Palm, the inventor of the PDA, is nearly dead. Take a look at the proof.
I noticed an article over at Ars Technica the other day that reported on the declining pure PDA market. According to Ars "In the year between the second quarter of 2006 and the second quarter of 2007, for instance, PDAs saw an astonishing 43.5 percent decrease in worldwide shipments, and no more than a million devices were sold in the quarter."
Luckily, Palm (the number one pure-PDA player) saw the future years ago and released the first of its Treo smart phones, of which I owned two, the 600 and 650. In its time, the Treo 650 was a great phone. It had all the features you could want (at the time).
The main problem with it as I remember was it was horribly unstable and rather bulky with an awkward antenna. I gave up my Treo to use a Blackberry about two years ago. The Blackberry in comparison wasn't as pretty, but the OS was rock-solid and the email functionality best-of-breed. Of course, in recent models of Blackberry, RIM has done a lot of work to make the interface easier to use and prettier, so they're now hands-down winners over Treos.
On my latest visit to the States I wandered in to a couple of different Palm store. The store was filled with Palm branded accessories and they even had some Treos on display. The first thing that struck me was how empty and ghost-town-like both were. In one store there was one couple in store inquiring about servicing their older Treo 650.
|Both Palm stores were empty
|Not a lot of turnover per square metre happening here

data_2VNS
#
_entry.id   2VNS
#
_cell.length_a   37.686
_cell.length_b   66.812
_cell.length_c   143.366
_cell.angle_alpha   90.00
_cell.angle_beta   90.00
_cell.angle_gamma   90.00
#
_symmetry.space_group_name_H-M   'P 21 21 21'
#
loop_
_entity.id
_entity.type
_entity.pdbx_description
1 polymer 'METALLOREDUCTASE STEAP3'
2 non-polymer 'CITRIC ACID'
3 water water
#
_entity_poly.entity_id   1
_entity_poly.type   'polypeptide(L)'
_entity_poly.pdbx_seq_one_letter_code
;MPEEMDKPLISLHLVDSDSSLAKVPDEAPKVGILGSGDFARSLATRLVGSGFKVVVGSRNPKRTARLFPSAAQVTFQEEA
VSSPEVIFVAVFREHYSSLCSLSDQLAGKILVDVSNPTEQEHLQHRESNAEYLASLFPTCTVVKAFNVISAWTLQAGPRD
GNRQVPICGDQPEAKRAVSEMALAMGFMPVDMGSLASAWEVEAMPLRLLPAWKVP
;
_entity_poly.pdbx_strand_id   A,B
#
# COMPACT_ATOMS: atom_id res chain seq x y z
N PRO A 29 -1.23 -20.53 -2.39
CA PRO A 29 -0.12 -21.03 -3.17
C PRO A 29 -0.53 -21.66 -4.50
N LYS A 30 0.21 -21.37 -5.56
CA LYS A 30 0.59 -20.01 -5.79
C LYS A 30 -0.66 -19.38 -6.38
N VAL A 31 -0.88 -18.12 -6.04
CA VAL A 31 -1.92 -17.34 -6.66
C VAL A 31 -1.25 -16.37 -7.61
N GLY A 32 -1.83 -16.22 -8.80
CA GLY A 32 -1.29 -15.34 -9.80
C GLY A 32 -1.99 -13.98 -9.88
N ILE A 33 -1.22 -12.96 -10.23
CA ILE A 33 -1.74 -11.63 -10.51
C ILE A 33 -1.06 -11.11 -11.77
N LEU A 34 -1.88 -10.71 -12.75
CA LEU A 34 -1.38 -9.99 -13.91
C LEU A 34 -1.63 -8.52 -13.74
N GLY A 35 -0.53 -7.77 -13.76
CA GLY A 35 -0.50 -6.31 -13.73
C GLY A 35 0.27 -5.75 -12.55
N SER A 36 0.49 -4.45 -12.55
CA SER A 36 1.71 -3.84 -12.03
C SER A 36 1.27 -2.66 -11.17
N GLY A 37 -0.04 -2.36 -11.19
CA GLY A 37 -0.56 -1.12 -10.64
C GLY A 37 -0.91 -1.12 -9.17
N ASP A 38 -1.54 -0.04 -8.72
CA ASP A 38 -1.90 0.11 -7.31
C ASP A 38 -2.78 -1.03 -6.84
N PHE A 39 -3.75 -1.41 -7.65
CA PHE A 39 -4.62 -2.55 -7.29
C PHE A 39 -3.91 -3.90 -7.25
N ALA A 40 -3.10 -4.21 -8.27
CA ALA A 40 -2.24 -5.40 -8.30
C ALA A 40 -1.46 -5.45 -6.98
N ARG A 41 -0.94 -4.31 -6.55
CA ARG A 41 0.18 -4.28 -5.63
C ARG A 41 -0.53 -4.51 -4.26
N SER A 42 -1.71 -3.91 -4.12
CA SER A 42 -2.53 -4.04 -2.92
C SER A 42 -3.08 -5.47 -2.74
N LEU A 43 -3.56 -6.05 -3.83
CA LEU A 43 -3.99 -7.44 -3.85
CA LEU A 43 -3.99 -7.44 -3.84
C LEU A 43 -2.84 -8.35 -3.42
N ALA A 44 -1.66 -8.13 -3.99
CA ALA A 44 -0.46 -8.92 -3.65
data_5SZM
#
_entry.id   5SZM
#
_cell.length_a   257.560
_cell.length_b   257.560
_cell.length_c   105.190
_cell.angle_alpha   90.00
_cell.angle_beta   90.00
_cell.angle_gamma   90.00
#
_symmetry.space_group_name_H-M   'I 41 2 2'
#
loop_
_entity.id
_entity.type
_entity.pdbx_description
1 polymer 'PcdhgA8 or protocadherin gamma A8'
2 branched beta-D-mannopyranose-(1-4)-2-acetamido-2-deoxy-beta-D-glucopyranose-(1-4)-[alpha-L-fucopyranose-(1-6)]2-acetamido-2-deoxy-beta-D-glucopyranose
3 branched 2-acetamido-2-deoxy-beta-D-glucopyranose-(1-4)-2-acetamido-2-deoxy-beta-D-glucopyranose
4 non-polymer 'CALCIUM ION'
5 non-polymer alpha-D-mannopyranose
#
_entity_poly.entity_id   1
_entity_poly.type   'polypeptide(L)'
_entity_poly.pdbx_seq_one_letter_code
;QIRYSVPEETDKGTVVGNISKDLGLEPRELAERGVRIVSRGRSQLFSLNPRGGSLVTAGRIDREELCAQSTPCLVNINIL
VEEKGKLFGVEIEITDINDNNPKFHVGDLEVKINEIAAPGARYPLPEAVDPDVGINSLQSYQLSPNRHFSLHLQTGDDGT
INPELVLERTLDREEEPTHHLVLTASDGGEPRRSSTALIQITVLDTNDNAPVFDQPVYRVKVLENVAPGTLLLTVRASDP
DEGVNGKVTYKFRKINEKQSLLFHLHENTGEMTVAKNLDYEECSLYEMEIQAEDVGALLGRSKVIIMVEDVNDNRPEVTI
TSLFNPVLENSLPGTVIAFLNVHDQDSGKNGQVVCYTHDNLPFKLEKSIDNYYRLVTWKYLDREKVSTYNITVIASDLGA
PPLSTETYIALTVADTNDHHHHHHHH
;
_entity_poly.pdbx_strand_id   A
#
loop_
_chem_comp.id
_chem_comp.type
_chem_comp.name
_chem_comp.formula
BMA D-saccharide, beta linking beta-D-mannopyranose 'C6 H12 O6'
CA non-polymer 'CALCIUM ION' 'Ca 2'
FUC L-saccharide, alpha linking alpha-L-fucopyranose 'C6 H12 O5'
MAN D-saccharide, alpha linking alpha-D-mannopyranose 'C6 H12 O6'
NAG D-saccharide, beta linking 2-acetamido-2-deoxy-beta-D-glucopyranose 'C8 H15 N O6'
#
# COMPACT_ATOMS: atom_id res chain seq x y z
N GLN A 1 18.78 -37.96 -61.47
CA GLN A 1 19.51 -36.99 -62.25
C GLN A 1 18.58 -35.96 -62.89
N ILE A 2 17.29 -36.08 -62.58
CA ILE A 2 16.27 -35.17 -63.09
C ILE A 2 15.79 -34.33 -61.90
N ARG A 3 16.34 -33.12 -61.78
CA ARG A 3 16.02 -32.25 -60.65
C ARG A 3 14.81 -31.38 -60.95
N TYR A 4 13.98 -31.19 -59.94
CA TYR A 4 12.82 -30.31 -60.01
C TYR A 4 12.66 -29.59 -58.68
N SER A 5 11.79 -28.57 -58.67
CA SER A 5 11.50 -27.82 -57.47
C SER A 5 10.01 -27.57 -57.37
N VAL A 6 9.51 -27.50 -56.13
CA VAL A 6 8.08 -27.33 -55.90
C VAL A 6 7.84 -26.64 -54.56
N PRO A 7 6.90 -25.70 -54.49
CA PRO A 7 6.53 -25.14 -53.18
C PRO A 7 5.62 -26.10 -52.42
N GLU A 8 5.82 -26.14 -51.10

I picked up one of the demo phones and quickly put it down again after I realised it was running Windows (after all, using Windows on a Palm is much the same as using it on any other Windows based smartphone).
I then went over to the Palm version of the Treo (can you believe I had to even say that?) and had a play. I couldn't believe how familiar the experience was to me. It was literally like using myTreo 650 from years ago. And that's when it struck me. Palm is dead. It hasn't even bothered to give its flagship model a major interface upgrade in years.
Opposite the Palm stores on the other side of the mall were the Apple stores, both of them literally teeming with people trying to get their hands on the iPhone. There were staff everywhere giving demos, showing people how to use the product. All of the phones on display had active SIM cards, and customers were actively encouraged to call people and test out the phones.
|Apple store is buzzing with people. It's by far the busiest store in the whole mall.
But this isn't a comparison between the Treo and the iPhone -- a mobile phone store full of people isn't an unusual sight; it's certainly not unique to the iPhone.
This is an observation about a company that had a great product on the market and didn't do anything with it. In the face of stiff competition, Palm took the easy route: license Windows and leave the Palm OS to die a slow, painful death.
It's sad to see a company that once spearheaded the PDA revolution wither away and die. But that's exactly what will happen unless Palm do something to stay in the game. Oh, and by the way, the answer is not the Foleo.